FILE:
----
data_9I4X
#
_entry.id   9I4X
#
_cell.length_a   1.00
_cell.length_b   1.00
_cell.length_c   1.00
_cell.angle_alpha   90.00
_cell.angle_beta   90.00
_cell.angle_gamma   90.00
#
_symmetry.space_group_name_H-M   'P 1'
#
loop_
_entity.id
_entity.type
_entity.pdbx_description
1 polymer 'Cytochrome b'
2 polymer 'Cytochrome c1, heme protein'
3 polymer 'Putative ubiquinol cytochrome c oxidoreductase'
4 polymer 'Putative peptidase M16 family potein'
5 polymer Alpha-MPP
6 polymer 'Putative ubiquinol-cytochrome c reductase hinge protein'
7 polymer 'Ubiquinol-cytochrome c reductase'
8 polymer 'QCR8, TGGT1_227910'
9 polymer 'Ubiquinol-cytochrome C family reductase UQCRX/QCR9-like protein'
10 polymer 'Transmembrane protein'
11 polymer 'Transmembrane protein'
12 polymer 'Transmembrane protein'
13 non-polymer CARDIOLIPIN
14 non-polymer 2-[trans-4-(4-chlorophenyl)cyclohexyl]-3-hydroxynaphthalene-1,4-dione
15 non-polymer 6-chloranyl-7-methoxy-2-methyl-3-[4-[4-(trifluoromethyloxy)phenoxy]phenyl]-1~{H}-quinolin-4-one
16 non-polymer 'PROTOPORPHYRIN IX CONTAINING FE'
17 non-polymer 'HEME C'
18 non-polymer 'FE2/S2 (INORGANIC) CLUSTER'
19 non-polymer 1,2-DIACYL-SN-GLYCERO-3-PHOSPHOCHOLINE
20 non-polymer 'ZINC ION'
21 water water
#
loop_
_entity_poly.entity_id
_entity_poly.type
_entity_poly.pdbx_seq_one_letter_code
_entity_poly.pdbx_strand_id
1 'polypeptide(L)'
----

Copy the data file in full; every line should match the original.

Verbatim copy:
data_9I4X
#
_entry.id   9I4X
#
_cell.length_a   1.00
_cell.length_b   1.00
_cell.length_c   1.00
_cell.angle_alpha   90.00
_cell.angle_beta   90.00
_cell.angle_gamma   90.00
#
_symmetry.space_group_name_H-M   'P 1'
#
loop_
_entity.id
_entity.type
_entity.pdbx_description
1 polymer 'Cytochrome b'
2 polymer 'Cytochrome c1, heme protein'
3 polymer 'Putative ubiquinol cytochrome c oxidoreductase'
4 polymer 'Putative peptidase M16 family potein'
5 polymer Alpha-MPP
6 polymer 'Putative ubiquinol-cytochrome c reductase hinge protein'
7 polymer 'Ubiquinol-cytochrome c reductase'
8 polymer 'QCR8, TGGT1_227910'
9 polymer 'Ubiquinol-cytochrome C family reductase UQCRX/QCR9-like protein'
10 polymer 'Transmembrane protein'
11 polymer 'Transmembrane protein'
12 polymer 'Transmembrane protein'
13 non-polymer CARDIOLIPIN
14 non-polymer 2-[trans-4-(4-chlorophenyl)cyclohexyl]-3-hydroxynaphthalene-1,4-dione
15 non-polymer 6-chloranyl-7-methoxy-2-methyl-3-[4-[4-(trifluoromethyloxy)phenoxy]phenyl]-1~{H}-quinolin-4-one
16 non-polymer 'PROTOPORPHYRIN IX CONTAINING FE'
17 non-polymer 'HEME C'
18 non-polymer 'FE2/S2 (INORGANIC) CLUSTER'
19 non-polymer 1,2-DIACYL-SN-GLYCERO-3-PHOSPHOCHOLINE
20 non-polymer 'ZINC ION'
21 water water
#
loop_
_entity_poly.entity_id
_entity_poly.type
_entity_poly.pdbx_seq_one_letter_code
_entity_poly.pdbx_strand_id
1 'polypeptide(L)'